Friday, 7 June 2013

Why have Aussies turned "chicken"?

  I reckon our society is really learning to embrace and own the word “pathetic” with energetic gusto. It's time to "man up" Australia.  I mean, how pitiful is it that people now buy specialised household insecticide for use outside their homes?  Isn’t that where all the useful bees, butterflies and beetles should be living unmolested?  Are we really so terrified of cockroaches and mosquitoes that we’re prepared to consider everything else (including possibly ourselves) as collateral damage?  And what have ants ever done to earn a reputation as public enemy number one? They’ve been efficiently helping human beings tidy up their biscuit crumbs for thousands of years, yet the amount of supermarket shelving devoted to seeking out and destroying this perceived threat to national security 
is staggering.

 Don’t even start me on spiders.  So they have a different number of legs to that just cause to turn tough, boofy, blokes into nervous, timorous, trembling fools at the mere sight of one?  The fact that arachnids are loyal allies in our chemical war against mosquitoes doesn’t seem to have won them any friends at all.  The truth is, that even the demonised mosquito has a role to fill in the finely balanced workings of this planet...they provide vital food to all the cute little frogs, birds and bats that David Attenborough recruits for star billing in his TV charm offensives .

 Regretfully David, few people seem to be getting the real gist of your message. We have become, not just estranged from the natural world, but unnaturally afraid of it. So, for example, instead of thinking of possums as miraculous wildlife survivors in our urbanised environment, they are demonised for the inexcusable crime of treading too heavily on our rooftops with their furry little feet! It’s this disconnection that has eroded the sense of stewardship that Australians once had for our richly diverse land. So now, big open-cut mining projects can destroy whole forests with barely a whimper, consideration for koala populations runs a poor second to development applications and the kangaroo, our national symbol, is turned into cat food, with little complaint.

 On a broader scale..iconic places such as the Great Barrier Reef and the Kimberley replete with endangered Aussie animals are being sacrificed to the resource industry before our very eyes.  So next time you go to squash an insect...maybe you should ask yourself...”is this all going to end in tears?”

Why have Aussies turned "chicken" ?

Come on guys..stand up for nature! At least try and help save the Great Barrier Reef!  Sign the petition.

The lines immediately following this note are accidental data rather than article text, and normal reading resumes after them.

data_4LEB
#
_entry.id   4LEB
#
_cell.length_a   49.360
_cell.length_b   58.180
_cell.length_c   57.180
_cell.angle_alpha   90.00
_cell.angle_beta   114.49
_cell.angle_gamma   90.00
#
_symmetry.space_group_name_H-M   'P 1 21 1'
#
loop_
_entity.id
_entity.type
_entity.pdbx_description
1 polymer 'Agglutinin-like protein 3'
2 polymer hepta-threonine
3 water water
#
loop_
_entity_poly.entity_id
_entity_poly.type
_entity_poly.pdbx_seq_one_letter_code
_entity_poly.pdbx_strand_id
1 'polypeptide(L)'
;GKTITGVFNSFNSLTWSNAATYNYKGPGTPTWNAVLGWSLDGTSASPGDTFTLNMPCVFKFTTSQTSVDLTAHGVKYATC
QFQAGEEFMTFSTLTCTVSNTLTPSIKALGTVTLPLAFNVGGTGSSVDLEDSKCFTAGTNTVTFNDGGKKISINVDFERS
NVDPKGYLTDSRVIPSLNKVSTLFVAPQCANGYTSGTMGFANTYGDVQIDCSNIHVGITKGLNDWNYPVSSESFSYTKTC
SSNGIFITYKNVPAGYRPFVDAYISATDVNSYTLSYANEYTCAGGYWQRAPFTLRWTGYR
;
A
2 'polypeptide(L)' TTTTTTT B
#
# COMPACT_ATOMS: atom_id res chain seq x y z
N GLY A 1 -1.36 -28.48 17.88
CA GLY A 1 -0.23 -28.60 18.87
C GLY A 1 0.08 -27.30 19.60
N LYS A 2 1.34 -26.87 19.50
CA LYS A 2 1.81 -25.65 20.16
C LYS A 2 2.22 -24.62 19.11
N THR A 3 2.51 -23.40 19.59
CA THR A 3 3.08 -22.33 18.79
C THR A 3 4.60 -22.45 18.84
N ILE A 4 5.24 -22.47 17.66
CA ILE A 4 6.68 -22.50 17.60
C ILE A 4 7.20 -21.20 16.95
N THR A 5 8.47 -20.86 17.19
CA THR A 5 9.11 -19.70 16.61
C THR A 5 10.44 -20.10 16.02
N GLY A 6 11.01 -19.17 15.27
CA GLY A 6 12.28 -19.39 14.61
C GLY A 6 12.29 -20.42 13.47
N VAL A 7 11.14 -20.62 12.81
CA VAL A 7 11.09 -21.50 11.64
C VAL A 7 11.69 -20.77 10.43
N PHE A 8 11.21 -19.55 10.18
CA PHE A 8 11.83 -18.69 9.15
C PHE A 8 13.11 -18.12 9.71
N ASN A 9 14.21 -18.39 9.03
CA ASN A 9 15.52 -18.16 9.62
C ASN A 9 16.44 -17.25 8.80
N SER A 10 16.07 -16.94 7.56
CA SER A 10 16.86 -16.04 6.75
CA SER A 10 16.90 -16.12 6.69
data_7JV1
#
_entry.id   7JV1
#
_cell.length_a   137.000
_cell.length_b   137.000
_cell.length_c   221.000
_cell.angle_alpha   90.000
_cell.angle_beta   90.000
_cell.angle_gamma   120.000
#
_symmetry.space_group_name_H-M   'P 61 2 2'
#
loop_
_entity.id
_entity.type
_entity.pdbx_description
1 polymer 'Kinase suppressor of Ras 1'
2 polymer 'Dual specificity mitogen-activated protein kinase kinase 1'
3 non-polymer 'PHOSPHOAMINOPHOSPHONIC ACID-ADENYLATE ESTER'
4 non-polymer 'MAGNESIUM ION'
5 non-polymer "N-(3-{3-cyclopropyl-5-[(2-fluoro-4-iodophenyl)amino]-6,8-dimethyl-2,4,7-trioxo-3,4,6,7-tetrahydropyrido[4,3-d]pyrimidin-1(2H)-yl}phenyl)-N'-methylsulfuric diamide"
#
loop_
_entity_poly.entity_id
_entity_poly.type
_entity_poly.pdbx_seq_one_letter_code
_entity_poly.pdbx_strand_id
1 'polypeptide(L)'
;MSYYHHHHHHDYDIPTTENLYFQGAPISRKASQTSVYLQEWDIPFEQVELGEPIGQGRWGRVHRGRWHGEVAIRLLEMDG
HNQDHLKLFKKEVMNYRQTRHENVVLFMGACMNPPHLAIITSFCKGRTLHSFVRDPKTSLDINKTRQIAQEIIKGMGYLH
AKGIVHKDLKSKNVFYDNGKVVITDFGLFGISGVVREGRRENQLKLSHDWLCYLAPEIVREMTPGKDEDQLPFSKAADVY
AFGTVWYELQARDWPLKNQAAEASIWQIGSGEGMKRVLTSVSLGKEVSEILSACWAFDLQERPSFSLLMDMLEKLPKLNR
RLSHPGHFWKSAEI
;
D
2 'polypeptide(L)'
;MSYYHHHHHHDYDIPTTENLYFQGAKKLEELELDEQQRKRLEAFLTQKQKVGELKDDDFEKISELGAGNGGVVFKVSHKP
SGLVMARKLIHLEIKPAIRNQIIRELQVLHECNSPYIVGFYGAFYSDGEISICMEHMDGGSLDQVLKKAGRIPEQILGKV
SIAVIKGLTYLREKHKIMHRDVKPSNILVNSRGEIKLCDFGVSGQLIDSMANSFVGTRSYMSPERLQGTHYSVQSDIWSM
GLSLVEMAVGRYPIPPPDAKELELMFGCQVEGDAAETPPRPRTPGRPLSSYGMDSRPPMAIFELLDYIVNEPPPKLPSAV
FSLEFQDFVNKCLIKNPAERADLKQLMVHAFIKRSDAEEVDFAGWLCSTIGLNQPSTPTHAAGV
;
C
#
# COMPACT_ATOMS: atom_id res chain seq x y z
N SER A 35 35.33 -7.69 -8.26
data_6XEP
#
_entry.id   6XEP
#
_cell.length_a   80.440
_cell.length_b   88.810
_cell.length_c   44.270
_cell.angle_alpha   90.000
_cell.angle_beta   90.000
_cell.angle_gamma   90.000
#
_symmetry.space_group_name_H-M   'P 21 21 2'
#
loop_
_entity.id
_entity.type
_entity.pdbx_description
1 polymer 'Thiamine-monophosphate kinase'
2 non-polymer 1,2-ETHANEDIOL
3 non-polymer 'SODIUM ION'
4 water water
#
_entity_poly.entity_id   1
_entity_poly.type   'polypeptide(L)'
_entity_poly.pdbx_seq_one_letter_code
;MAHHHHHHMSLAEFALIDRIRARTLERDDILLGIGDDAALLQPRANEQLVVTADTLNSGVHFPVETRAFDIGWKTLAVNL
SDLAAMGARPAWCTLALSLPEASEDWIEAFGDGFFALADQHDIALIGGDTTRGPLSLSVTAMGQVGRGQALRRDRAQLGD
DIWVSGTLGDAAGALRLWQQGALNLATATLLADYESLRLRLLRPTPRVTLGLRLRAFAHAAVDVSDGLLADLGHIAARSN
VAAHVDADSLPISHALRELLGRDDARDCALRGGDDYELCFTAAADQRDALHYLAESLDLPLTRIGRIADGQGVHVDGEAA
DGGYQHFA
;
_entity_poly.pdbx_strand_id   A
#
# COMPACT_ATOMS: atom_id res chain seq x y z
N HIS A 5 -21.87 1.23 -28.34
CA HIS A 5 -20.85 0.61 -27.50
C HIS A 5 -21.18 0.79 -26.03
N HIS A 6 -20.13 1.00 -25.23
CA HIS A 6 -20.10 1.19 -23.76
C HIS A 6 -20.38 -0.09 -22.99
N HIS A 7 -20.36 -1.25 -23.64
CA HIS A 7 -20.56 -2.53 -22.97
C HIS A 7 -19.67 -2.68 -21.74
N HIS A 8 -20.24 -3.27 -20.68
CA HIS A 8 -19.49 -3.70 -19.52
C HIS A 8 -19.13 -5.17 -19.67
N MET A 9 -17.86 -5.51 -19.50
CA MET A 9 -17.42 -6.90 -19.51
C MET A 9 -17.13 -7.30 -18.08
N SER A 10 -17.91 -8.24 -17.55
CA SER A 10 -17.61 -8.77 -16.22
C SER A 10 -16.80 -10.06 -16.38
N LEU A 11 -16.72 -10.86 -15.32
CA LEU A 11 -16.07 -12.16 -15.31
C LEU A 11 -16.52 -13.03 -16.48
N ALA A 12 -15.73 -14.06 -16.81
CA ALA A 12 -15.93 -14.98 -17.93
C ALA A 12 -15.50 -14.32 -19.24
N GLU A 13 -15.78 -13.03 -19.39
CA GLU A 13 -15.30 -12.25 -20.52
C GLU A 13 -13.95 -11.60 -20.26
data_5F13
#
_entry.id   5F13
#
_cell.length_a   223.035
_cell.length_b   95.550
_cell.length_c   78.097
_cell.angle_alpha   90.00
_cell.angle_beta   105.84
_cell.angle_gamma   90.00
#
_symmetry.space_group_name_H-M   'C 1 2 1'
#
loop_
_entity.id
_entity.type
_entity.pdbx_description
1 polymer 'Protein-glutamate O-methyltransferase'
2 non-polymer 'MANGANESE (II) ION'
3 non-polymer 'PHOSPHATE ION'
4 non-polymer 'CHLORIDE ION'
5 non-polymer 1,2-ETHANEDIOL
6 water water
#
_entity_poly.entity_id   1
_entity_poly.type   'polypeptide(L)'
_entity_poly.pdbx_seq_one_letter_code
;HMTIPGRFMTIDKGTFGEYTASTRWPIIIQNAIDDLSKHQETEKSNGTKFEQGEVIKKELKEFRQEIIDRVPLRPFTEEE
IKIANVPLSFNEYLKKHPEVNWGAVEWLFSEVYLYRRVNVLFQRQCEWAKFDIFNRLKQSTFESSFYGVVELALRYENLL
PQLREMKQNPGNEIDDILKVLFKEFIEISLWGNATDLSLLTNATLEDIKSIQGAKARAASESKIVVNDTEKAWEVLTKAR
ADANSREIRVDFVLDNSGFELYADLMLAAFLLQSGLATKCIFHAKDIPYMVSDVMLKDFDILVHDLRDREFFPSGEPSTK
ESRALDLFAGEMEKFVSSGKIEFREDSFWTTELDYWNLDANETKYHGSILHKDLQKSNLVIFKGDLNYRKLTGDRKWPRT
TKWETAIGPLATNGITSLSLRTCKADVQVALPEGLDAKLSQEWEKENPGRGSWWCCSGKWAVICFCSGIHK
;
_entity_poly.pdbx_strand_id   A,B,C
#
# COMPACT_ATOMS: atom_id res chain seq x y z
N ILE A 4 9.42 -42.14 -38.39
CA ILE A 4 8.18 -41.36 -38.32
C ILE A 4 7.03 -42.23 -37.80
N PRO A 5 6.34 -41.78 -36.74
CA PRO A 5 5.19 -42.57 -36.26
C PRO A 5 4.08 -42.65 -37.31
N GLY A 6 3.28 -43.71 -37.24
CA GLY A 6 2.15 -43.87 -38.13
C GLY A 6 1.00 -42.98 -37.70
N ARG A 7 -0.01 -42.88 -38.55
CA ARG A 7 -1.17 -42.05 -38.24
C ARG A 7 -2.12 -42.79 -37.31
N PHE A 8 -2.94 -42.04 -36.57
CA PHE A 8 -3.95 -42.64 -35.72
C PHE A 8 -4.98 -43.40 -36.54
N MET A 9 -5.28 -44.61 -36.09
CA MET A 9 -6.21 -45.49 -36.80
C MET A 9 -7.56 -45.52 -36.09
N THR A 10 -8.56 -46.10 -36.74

PS: no animal was harmed in the production of this blog. I advocate kindness towards chickens.

Monday, 3 June 2013

Tails of the Unexpected.

  I love Possums.  To me they represent an endearing resilience, a capacity to survive and adapt to the urbanisation of their habitat, against all odds.   
 In Sydney’s “Northern Beaches” area, we have three kinds of possum the “Common Brushtail”, which prefers to live in tree hollows formed by mature eucalypts, the smaller “Ringtail”, which generally builds its own nest (called a drey) out of twigs and leaves and the tiny endangered Eastern Pygmy Possum, listed as “vulnerable in NSW. These cute marsupials are vestiges of the incredible rich diversity of wildlife that was here prior to European colonisation. A fascinating glimpse of what once existed can be found in the Natural History Museum’s First Fleet Artwork Collection (Port Jackson Paintings, Flora and fauna).  Here we can see long lost inhabitants such as the Potoroo, Dingo, Yellow Bellied Glider, Marsupial Mice, Emu and the now totally extinct White Footed Tree Rat.

 Even until fairly recently we still had small remnant populations of Platypus and Koalas on the Northern Beaches that eventually couldn’t cope with city living any longer and gradually disappeared.  Miraculously, Possums are still here, as a living reminder of our wilder past, despite being vilified by some. (Perhaps there’s a fur envy thing going on?) Possums, being nocturnal, are active at night, which accounts for their protruding eyes and shy disposition. The greatest enemies of the Possum are the cat and the car. So please, drive carefully and keep your moggie in at night. The average domestic cat kills 25 native animals a year and even if a captured possum seems unharmed, it is likely to die within 36 hours from shock or from toxins carried in the cat’s saliva.
If you find an injured possum please call Sydney Wildlife’s Rescue Hot line on 9413 4300 or WIRES on 1300 094 73    Sydney Wildlife website

The Brushtail Possum (a protected species in NSW)
To make a Possum feel really at home, why not locate a nesting box in your own backyard? Ask Sydney Wildlife or WIRES for details or Google “Possum Box Design” to find a plan and make your own.